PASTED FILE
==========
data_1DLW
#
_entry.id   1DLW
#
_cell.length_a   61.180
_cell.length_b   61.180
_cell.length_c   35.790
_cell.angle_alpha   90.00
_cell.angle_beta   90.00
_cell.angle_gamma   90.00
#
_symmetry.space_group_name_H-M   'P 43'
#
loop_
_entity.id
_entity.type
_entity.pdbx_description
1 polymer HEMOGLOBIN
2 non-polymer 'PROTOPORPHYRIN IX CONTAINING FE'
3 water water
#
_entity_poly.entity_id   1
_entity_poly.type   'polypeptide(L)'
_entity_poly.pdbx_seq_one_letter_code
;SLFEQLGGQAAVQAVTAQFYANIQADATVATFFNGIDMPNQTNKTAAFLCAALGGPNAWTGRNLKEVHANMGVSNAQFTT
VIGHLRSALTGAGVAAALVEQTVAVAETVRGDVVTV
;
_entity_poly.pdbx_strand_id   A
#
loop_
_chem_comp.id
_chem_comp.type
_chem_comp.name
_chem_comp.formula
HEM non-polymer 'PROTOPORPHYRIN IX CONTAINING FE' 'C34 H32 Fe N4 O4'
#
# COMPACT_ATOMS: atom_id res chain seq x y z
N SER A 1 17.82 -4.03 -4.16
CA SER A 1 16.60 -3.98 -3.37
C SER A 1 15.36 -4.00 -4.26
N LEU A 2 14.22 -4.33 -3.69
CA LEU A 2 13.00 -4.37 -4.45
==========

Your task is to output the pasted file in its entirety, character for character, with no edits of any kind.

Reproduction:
data_1DLW
#
_entry.id   1DLW
#
_cell.length_a   61.180
_cell.length_b   61.180
_cell.length_c   35.790
_cell.angle_alpha   90.00
_cell.angle_beta   90.00
_cell.angle_gamma   90.00
#
_symmetry.space_group_name_H-M   'P 43'
#
loop_
_entity.id
_entity.type
_entity.pdbx_description
1 polymer HEMOGLOBIN
2 non-polymer 'PROTOPORPHYRIN IX CONTAINING FE'
3 water water
#
_entity_poly.entity_id   1
_entity_poly.type   'polypeptide(L)'
_entity_poly.pdbx_seq_one_letter_code
;SLFEQLGGQAAVQAVTAQFYANIQADATVATFFNGIDMPNQTNKTAAFLCAALGGPNAWTGRNLKEVHANMGVSNAQFTT
VIGHLRSALTGAGVAAALVEQTVAVAETVRGDVVTV
;
_entity_poly.pdbx_strand_id   A
#
loop_
_chem_comp.id
_chem_comp.type
_chem_comp.name
_chem_comp.formula
HEM non-polymer 'PROTOPORPHYRIN IX CONTAINING FE' 'C34 H32 Fe N4 O4'
#
# COMPACT_ATOMS: atom_id res chain seq x y z
N SER A 1 17.82 -4.03 -4.16
CA SER A 1 16.60 -3.98 -3.37
C SER A 1 15.36 -4.00 -4.26
N LEU A 2 14.22 -4.33 -3.69
CA LEU A 2 13.00 -4.37 -4.45